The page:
Originally targeting the deaf community, NXi's NexTalk software was developed to replace standalone TTYs with a computer-based option. Our first major TTY product, released in 1992, was the NexCom 1; an acoustically coupled external device capable of TTY or 300 baud connections. The NexCom 2, an external modem capable of TTY to 9600 bps connections, was released in early 1994, followed quickly by the NexCom 300.
At the end of 1994, NXi released the NexCom 300 modem. Capable of connection speeds from TTY to 19200 bps, this modem was available in both an internal and external version. They discontinued the external and moved to only selling the internal ISA modem in 1996, both of which are still in use by many clients today.
With the change in computer equipment from ISA to PCI cards, NXi began to focus on software methods of computer-based TTY to replace their NexCom TTY modem. Their innovative NexTalk-VM (voice modem) software was designed to work with existing voice modems, rather than with a specially modified TTY modem. This software replaced the NexCom 300 modem and software with support for PCI modems and re-introduced support for external modems.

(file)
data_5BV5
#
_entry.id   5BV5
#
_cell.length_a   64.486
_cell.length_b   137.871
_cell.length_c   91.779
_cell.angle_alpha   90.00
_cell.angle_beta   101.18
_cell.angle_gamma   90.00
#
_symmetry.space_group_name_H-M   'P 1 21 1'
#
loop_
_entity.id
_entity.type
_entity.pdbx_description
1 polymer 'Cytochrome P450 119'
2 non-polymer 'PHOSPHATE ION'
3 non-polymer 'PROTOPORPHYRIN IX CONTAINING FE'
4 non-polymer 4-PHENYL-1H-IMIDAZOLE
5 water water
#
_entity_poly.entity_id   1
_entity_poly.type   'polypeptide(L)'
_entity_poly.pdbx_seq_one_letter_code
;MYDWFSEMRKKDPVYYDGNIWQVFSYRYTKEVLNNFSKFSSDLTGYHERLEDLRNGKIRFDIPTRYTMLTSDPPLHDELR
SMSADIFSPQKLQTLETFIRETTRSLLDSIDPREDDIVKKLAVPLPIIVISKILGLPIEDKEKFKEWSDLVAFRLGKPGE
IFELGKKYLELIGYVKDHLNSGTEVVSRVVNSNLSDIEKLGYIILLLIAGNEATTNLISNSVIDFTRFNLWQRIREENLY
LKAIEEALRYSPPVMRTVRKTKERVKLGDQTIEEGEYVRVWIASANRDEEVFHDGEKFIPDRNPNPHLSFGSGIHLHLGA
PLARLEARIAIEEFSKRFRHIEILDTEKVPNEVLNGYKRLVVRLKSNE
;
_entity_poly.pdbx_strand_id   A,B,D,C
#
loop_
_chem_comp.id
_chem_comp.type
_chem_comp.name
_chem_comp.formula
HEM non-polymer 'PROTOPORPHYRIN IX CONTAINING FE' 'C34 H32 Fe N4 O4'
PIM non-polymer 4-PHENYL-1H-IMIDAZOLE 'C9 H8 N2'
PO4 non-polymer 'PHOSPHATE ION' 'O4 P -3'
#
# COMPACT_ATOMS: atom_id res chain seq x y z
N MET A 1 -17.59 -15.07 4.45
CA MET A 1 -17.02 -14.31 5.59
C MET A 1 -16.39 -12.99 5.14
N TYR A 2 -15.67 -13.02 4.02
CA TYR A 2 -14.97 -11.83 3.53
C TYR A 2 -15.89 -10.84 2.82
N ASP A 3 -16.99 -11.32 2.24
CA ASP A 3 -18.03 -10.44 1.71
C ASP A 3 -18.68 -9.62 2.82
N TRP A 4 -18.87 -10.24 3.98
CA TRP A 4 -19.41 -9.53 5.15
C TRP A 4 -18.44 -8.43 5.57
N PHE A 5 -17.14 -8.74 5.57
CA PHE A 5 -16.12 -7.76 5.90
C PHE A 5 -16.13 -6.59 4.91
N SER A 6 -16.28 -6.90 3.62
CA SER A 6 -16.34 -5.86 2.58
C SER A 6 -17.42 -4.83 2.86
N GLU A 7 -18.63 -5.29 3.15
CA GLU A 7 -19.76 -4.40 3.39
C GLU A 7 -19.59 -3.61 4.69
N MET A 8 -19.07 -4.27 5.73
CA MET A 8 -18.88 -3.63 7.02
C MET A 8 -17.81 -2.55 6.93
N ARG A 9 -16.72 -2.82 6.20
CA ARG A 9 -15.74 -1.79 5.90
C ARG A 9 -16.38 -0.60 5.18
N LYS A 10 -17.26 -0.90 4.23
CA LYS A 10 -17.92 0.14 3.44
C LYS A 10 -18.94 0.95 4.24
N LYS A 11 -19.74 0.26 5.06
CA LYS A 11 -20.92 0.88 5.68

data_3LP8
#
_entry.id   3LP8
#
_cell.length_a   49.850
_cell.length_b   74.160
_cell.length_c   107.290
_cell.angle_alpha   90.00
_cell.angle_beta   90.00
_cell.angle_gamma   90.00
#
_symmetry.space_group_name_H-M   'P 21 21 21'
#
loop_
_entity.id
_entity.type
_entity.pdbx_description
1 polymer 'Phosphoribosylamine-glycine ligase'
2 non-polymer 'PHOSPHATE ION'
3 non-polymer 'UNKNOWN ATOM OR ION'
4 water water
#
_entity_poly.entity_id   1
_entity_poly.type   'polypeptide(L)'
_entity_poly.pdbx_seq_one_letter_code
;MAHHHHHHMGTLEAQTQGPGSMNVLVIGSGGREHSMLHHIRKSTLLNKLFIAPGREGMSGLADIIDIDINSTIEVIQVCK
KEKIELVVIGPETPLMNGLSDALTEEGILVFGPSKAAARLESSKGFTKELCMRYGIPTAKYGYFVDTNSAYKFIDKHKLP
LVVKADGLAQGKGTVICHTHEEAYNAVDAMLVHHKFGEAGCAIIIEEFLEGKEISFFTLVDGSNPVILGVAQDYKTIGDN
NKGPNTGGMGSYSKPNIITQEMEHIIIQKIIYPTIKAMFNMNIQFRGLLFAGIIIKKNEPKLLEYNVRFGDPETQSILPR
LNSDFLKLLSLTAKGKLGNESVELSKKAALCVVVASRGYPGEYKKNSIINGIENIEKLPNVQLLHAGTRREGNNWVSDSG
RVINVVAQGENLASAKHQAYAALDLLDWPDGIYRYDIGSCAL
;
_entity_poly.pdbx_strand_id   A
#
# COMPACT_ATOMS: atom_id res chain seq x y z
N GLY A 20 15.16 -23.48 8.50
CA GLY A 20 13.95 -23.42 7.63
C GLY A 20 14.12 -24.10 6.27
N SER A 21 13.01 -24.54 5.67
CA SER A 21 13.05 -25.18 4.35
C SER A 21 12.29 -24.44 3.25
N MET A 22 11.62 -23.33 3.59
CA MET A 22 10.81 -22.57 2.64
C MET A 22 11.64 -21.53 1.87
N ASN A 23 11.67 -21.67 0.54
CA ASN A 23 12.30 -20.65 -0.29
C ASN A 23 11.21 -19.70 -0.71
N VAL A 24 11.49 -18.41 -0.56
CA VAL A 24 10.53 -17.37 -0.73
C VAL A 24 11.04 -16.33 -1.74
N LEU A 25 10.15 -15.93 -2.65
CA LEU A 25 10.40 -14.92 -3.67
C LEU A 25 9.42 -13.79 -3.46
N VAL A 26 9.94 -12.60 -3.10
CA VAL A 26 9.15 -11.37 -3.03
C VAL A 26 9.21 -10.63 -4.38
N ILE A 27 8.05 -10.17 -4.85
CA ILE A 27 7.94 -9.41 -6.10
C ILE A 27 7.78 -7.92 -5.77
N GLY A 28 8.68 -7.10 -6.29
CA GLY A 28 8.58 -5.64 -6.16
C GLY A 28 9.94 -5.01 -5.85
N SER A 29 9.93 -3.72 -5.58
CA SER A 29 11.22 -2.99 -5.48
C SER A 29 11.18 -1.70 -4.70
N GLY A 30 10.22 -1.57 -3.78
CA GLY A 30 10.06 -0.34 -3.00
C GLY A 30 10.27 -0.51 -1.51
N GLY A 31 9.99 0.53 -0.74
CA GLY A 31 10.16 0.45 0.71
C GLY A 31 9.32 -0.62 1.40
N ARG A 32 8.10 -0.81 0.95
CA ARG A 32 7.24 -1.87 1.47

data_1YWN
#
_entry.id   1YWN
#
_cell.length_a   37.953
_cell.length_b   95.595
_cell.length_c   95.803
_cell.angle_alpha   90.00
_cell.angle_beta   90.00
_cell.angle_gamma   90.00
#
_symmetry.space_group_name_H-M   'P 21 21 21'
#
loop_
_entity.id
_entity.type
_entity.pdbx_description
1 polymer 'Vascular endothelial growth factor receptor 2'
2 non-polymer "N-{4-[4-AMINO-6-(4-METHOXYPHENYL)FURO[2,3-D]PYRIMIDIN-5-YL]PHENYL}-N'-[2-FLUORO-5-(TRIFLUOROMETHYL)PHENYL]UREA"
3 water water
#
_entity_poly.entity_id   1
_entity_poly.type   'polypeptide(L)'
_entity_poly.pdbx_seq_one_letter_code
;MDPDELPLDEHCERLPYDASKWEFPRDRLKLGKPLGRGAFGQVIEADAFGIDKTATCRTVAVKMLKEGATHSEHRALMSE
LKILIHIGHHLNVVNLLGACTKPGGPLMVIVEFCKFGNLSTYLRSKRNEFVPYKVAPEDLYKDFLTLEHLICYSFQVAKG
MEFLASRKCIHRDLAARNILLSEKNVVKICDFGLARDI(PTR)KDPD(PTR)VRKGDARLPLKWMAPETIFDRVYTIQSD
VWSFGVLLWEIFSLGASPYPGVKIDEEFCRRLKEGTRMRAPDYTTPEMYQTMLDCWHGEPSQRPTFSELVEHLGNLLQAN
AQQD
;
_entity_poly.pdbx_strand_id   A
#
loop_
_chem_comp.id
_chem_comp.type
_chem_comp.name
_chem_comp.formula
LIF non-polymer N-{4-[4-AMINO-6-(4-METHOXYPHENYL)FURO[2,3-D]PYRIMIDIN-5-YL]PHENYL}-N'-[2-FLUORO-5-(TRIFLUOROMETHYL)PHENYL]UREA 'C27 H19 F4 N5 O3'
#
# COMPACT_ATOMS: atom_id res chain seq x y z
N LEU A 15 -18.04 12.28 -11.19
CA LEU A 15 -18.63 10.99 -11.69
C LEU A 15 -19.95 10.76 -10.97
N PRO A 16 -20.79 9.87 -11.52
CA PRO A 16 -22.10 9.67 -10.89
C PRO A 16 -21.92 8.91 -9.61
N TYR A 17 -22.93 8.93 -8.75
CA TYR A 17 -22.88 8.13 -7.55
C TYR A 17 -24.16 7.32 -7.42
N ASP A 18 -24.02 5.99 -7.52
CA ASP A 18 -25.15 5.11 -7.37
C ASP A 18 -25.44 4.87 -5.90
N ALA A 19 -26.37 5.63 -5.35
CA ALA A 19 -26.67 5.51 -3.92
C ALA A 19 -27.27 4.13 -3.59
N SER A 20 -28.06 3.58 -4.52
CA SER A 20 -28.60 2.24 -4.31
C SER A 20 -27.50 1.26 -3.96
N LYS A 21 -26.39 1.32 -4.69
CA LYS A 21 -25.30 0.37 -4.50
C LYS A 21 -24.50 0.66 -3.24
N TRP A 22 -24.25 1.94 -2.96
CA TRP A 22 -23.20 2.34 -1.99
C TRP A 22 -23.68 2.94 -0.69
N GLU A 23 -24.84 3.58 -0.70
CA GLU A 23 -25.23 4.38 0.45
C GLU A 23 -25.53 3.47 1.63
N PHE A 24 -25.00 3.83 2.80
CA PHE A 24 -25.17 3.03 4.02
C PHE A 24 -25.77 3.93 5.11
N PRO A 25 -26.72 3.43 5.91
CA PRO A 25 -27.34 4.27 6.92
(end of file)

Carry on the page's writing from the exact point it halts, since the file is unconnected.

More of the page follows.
In 2008, three employees of NXi communications started a new company; NexTalk, Inc., and purchased licensing rights to the underlying code and programs. The focus of NexTalk was to market and sell the software originally created by NXi Communications. Additionally, NexTalk’s software engineers expanded on the code, introducing new features and additional programs such as Video Remote Interpreting and Audio Remote Interpreting.
Today, NexTalk continues to refine and enhance our communication software programs, adding new features and new programs designed to expand services to market segment previously unserved, such as home, small business and education.
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